Carlisle Golf Club was founded in 1908, though there are apparently records of golf having been played in the city thirty-two years before then. The club acquired its present site at Aglionby in 1936 and commissioned Charles Mackenzie, Alister MacKenzie's brother, to set out their new eighteen holes. Shortly after, this layout was modified by Theodore Moone, before Philip Mackenzie Ross then remodelled the course in 1944.
According to Frank Pennink's Choice of Golf Courses: "In 1938 the move to its present site was made. Designed by Theodore Moone, a well-known writer and golf architect and minor amendments in 1973 by Frank Pennink."
Measuring a modest overall length of 6,273 yards, this mature parkland layout is set out on gently undulating terrain, close to where the A69 joins the M6. Only three of the eleven par fours on the card play in excess of 400 yards from the back tees with the 289-yard 5th hole probably rated the best two-shot hole on the property. You’ll also find a fine set of par threes here at holes 2, 4, 13 and 17.
The club was honoured to have the R&A designate the course at an Open Regional Qualifying venue in recent years, beginning in 1996. The English Golf Union also thought highly enough of the course in 2010 when the club was asked to host the English Seniors Championship.
Having driven up from southern England in the morning, Carlisle was the starting point for a short trip around Dumfries & Galloway for me and my brother in early August. Although the course is usefully less than a mile from the M6 motorway there was little intrusion from traffic noise. The course is predominantly parkland with a sprinkling of heathland, set amidst rolling terrain surrounded by farms. One of the features of Carlisle are greens that are narrow and long. The Par 3 4th has one of these long and narrow greens and is also a plateau. Failure to find the putting surface leaves a tricky up and down. The following hole is a fun and potentially drivable par 4. I also liked 11 and 12 with the latter having a particularly sharp dog leg. The par 4 16th unusually features a massive oak tree in the middle of the fairway. I am not a fan of the short 17th – a short hole with water on three sides and no obvious bale-out area other than a green-side bunker.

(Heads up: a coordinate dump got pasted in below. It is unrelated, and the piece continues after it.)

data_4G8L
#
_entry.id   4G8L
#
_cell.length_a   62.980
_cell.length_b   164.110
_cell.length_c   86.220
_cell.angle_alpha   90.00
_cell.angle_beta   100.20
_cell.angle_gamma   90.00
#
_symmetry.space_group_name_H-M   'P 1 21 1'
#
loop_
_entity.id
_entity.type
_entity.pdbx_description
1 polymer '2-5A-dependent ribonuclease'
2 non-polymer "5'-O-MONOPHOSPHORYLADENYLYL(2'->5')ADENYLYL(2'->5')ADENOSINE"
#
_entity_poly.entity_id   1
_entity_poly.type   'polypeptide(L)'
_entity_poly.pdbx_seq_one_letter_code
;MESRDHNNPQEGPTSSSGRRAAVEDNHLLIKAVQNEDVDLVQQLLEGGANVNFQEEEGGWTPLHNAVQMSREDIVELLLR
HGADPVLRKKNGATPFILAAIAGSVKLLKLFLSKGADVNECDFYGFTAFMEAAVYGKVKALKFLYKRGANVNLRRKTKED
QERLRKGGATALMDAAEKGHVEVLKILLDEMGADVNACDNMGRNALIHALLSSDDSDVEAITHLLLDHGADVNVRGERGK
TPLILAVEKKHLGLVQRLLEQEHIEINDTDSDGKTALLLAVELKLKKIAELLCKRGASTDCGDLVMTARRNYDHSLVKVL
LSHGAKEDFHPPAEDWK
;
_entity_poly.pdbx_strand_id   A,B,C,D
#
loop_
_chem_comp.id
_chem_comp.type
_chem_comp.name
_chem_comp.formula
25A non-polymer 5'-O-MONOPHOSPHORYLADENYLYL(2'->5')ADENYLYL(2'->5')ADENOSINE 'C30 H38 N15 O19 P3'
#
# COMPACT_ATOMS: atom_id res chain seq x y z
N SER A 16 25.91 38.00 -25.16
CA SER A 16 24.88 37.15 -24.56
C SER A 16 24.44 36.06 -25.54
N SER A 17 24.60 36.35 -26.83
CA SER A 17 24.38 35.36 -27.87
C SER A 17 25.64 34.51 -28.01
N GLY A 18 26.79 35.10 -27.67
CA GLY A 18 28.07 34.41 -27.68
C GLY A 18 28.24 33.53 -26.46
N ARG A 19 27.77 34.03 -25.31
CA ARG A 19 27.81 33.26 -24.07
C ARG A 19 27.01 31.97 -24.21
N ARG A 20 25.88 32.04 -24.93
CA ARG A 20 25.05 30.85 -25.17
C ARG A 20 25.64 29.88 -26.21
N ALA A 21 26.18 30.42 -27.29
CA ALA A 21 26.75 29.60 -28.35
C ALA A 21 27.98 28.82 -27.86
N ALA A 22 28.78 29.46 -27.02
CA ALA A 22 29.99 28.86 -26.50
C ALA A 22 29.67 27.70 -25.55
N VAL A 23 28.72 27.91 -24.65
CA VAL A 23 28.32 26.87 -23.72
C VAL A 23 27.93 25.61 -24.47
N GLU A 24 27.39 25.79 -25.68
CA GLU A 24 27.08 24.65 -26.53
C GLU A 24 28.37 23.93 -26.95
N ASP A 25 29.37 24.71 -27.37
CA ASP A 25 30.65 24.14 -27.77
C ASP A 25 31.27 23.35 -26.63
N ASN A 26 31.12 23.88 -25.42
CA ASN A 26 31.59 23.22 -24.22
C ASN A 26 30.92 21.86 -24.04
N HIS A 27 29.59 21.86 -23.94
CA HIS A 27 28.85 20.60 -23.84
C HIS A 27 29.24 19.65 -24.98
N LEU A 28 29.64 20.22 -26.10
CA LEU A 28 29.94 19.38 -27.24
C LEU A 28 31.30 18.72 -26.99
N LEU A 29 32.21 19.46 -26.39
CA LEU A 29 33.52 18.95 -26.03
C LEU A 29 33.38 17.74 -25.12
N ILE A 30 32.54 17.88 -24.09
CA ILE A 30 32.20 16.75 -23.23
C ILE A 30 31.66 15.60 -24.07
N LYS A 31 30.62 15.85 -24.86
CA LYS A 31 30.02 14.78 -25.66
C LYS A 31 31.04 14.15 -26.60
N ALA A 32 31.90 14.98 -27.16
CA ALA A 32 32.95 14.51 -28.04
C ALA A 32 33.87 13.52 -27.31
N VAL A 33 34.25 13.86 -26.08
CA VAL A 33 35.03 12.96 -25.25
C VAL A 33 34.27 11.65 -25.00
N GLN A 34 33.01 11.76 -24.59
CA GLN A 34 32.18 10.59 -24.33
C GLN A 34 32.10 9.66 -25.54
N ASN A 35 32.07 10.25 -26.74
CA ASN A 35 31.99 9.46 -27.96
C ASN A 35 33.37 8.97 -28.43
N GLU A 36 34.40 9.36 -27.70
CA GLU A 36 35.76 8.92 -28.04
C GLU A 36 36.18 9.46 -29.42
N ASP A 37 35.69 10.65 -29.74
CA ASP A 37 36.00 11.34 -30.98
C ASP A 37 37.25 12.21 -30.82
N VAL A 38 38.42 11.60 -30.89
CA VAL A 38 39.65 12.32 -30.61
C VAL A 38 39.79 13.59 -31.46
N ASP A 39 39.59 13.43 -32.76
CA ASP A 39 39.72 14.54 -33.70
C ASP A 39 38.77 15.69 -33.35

The course condition was good. Carlisle is a very useful stopping off point on a journey between Scotland and southern England and we would probably play here again.
We played Carlisle in March this year on the way up to Scotland, it's ideally placed and we really enjoyed our round.
Excellent value, very friendly members, and some good fun golf over undulating ground and plenty of trees.
The last few holes are a little bit of a loop in a field so we cut them out to finally get in front of a slow match in front - can't comment on them !